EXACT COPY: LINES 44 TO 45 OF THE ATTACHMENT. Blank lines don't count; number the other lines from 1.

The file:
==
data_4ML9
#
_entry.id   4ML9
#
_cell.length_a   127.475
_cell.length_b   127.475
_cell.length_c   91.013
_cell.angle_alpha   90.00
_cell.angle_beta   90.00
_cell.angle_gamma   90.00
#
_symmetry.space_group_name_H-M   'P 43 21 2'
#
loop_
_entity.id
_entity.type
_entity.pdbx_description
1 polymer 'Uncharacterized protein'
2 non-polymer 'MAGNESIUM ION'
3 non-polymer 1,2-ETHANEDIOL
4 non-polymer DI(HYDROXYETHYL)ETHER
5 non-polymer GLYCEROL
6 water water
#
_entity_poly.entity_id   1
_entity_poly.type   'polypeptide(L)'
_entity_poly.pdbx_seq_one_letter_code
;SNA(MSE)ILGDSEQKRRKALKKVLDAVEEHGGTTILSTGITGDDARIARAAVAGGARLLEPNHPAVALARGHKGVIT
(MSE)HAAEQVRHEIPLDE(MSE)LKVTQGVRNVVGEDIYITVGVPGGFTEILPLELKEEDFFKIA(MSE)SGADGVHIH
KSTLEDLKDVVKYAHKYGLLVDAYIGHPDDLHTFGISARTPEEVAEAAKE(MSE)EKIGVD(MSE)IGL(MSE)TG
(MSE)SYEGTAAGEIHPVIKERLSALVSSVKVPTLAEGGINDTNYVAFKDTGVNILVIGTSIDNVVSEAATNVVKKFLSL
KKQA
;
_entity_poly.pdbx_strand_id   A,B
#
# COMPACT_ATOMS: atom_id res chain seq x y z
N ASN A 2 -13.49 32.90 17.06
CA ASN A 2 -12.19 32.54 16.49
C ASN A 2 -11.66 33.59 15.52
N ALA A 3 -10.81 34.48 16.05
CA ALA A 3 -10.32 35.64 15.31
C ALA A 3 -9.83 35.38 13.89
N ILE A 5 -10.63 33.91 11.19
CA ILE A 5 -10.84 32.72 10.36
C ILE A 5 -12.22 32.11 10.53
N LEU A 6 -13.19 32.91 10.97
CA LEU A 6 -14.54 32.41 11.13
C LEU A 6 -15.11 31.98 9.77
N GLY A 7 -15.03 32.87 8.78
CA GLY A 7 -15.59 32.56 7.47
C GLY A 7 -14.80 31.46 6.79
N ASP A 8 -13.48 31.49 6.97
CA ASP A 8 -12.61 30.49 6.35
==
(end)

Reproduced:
CA ILE A 5 -10.84 32.72 10.36
C ILE A 5 -12.22 32.11 10.53